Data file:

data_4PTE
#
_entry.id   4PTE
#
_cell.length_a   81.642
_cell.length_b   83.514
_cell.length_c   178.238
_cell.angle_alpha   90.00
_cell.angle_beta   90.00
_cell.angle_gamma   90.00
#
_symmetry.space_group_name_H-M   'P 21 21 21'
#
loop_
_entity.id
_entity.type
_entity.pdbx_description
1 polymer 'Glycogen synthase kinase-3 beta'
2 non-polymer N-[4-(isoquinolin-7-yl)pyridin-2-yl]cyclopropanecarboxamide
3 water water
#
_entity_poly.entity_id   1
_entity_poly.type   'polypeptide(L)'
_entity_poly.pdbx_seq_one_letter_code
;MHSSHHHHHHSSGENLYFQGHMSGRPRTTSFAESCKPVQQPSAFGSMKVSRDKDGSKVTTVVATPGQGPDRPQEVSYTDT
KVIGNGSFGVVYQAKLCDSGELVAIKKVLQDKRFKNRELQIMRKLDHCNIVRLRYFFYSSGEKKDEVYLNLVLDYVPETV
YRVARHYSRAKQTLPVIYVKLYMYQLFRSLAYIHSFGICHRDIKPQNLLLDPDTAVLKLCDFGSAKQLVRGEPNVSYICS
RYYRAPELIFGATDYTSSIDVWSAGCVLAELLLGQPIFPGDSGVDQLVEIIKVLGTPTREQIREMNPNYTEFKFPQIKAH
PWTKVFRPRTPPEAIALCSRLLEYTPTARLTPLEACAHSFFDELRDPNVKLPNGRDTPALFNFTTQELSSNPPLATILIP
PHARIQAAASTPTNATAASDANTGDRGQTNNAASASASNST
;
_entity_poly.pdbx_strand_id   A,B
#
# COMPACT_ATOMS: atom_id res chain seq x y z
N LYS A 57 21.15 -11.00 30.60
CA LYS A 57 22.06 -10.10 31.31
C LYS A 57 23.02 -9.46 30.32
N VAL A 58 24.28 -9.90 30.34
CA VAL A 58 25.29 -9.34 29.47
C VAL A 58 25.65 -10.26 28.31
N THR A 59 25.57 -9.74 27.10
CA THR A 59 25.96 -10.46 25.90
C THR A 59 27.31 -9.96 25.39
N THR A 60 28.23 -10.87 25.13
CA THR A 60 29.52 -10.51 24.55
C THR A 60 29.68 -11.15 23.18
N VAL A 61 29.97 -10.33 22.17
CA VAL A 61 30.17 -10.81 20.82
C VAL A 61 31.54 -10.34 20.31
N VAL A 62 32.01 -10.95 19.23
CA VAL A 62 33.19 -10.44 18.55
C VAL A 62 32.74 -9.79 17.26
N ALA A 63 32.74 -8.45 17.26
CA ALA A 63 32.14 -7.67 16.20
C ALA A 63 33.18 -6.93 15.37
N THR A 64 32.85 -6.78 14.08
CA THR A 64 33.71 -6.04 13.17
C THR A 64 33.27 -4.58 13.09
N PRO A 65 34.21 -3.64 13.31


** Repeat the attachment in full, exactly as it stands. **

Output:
data_4PTE
#
_entry.id   4PTE
#
_cell.length_a   81.642
_cell.length_b   83.514
_cell.length_c   178.238
_cell.angle_alpha   90.00
_cell.angle_beta   90.00
_cell.angle_gamma   90.00
#
_symmetry.space_group_name_H-M   'P 21 21 21'
#
loop_
_entity.id
_entity.type
_entity.pdbx_description
1 polymer 'Glycogen synthase kinase-3 beta'
2 non-polymer N-[4-(isoquinolin-7-yl)pyridin-2-yl]cyclopropanecarboxamide
3 water water
#
_entity_poly.entity_id   1
_entity_poly.type   'polypeptide(L)'
_entity_poly.pdbx_seq_one_letter_code
;MHSSHHHHHHSSGENLYFQGHMSGRPRTTSFAESCKPVQQPSAFGSMKVSRDKDGSKVTTVVATPGQGPDRPQEVSYTDT
KVIGNGSFGVVYQAKLCDSGELVAIKKVLQDKRFKNRELQIMRKLDHCNIVRLRYFFYSSGEKKDEVYLNLVLDYVPETV
YRVARHYSRAKQTLPVIYVKLYMYQLFRSLAYIHSFGICHRDIKPQNLLLDPDTAVLKLCDFGSAKQLVRGEPNVSYICS
RYYRAPELIFGATDYTSSIDVWSAGCVLAELLLGQPIFPGDSGVDQLVEIIKVLGTPTREQIREMNPNYTEFKFPQIKAH
PWTKVFRPRTPPEAIALCSRLLEYTPTARLTPLEACAHSFFDELRDPNVKLPNGRDTPALFNFTTQELSSNPPLATILIP
PHARIQAAASTPTNATAASDANTGDRGQTNNAASASASNST
;
_entity_poly.pdbx_strand_id   A,B
#
# COMPACT_ATOMS: atom_id res chain seq x y z
N LYS A 57 21.15 -11.00 30.60
CA LYS A 57 22.06 -10.10 31.31
C LYS A 57 23.02 -9.46 30.32
N VAL A 58 24.28 -9.90 30.34
CA VAL A 58 25.29 -9.34 29.47
C VAL A 58 25.65 -10.26 28.31
N THR A 59 25.57 -9.74 27.10
CA THR A 59 25.96 -10.46 25.90
C THR A 59 27.31 -9.96 25.39
N THR A 60 28.23 -10.87 25.13
CA THR A 60 29.52 -10.51 24.55
C THR A 60 29.68 -11.15 23.18
N VAL A 61 29.97 -10.33 22.17
CA VAL A 61 30.17 -10.81 20.82
C VAL A 61 31.54 -10.34 20.31
N VAL A 62 32.01 -10.95 19.23
CA VAL A 62 33.19 -10.44 18.55
C VAL A 62 32.74 -9.79 17.26
N ALA A 63 32.74 -8.45 17.26
CA ALA A 63 32.14 -7.67 16.20
C ALA A 63 33.18 -6.93 15.37
N THR A 64 32.85 -6.78 14.08
CA THR A 64 33.71 -6.04 13.17
C THR A 64 33.27 -4.58 13.09
N PRO A 65 34.21 -3.64 13.31